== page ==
In September 2021, 73 students were abducted amidst a school attack in the northwestern region of Nigeria. These abductions are far from being a rare occurrence in Nigeria, where random kidnapping for ransom has been surging since the Boko Haram insurgency in 2014.
Over 1000 students have been kidnapped in northern Nigeria alone since December 2020, not including the latest case in September and other abducted citizens of the state. The frequency of cases rose astronomically in the last couple of decades, so much so that kidnapping has become one of Nigeria’s fastest-growing markets. Rising unemployment, poor security, failed leadership, and the crumbling economy has made kidnapping an easy money-making and viable career for the people of Nigeria.
Boko Haram – The Beginning
Boko Haram (Boko meaning ‘western education’ and Haram meaning ‘sin’ or ‘forbidden’) is a radical Islamist group hailing from Nigeria. Their Arabic name ‘Jama’atu Ahlis Sunna Lidda’awati Wal-Jihad’, translates to “People Committed to the Propagation of the Prophet’s Teachings and Jihad.” In 2014, militants of Boko Haram kidnapped 276 girls from a government secondary boarding school in Borno state’s Chibok.
They were mainly abducted for recruitment purposes and indoctrination. “You’re only coming to school for prostitution. Boko [Western education] is haram [forbidden]so what are you doing in school?” said a militant, according to one of the escaped girls.
Over the years, few escaped from the confinement, while most were released after the militants acquired their ransom. The remaining girls are unaccounted for with no trace left behind, some deceased in captivity owing to a myriad of reasons. The abduction had a global repercussion, with the #BringBackOurGirls campaign spreading like wildfire on social media.
This was a starting point of mass kidnappings in Nigeria. The situation has only escalated further since then at an alarming rate with no sign of stoppage.
How did kidnapping become a business?
“Kidnapping is becoming more democratised. More people are participating in it in more places. There is a spike in the frequency, the number of kidnapped people and the ransom paid,” said the Head of Research of SB Morgen Intelligence, Ikemesit Effiong.
Boko Haram was paid a hefty sum of USD 3 million (INR 22,50,30,000) as ransom to release some hostages as part of a deal in 2013, according to Nigerian government reports. In 2018, a splinter group of Boko Haram was also paid heavily to free 110 girls kidnapped by them as per a UN report. These instances of receiving ransom led to the creation of more abduction groups locally called ‘bandits’, giving rise to several mass kidnappings and violence. In the crippling economy of Nigeria, kidnap-for-ransom became the easily attainable and financially rewarding sector. Thus, making it “the most lucrative industry in Nigeria today,” according to the analyst, Bulama Bukart.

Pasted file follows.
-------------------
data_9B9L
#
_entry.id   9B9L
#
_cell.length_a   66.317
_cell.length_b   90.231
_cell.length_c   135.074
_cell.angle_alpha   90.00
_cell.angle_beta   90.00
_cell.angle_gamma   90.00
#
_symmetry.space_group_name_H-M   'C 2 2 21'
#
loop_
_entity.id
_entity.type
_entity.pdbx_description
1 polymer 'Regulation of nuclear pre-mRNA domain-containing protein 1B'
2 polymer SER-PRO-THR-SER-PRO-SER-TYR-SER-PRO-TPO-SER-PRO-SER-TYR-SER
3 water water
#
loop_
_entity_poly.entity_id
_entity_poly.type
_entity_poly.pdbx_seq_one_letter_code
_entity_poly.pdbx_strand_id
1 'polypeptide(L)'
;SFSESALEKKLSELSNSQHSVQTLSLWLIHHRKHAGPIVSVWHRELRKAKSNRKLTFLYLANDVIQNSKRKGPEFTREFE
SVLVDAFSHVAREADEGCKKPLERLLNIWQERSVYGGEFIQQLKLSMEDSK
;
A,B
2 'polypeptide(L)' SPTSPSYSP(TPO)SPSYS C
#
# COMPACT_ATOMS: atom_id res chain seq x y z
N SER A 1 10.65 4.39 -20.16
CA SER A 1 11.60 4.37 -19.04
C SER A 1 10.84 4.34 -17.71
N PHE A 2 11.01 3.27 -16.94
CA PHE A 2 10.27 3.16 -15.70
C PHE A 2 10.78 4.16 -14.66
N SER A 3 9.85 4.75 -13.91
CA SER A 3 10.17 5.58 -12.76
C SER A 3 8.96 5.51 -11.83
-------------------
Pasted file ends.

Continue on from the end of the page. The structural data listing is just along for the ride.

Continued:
“We are in a situation in Nigeria where people who ordinarily would enter normal society, would work, they do not have any hope for anything. Instead they . . . go and kidnap people [to]make money,” says Aisha Yesufu, a social justice activist from the north of the country. “Sadly the kidnapping industry is thriving across Nigeria.”
The groups initially targeted high-profile citizens, celebrities, sports stars, traditional rulers. Since then, they have worked their way through each sector of people, now landing on regular citizens and villagers – primarily students and school staff. But as abductions intensified, the Nigerian government denied paying the ransom, thereby letting common people fend for themselves. Over 100 million citizens of Nigeria live below the poverty line. The economic situation makes it extremely difficult for guardians of the abducted to pay for their ransom, while simultaneously being the reason for the upsurge in kidnapping as a business.
Experts believe that the abductions that persist now are solely for financial motives and not for ideological reasons, as was the case with Boko Haram. Kidnapping is the easiest way to earn a substantial amount amidst Nigeria’s dwindling economy. Youngsters deliberately opt for kidnapping as a profession in this country. The banditry revealed Nigeria’s mismanaged and underfunded security force and government that fails to protect its citizens. The kidnappers thrive in the absence of the state’s authorized watchdog.
For a country with a population of 200 million, there are only 350,000 police officers in Nigeria. A large part of the force is deployed for high-profile citizens, meaning the common folks are left with little to no police protection from the abductors. This forced over one million Nigerian students to drop out of school over the fear of being kidnapped.
“Learners are being cut off from their education… as families and communities remain fearful of sending children back to their classrooms due to the spate of school attacks and student abductions in Nigeria,” said UNICEF Representative in Nigeria, Peter Hawkins.
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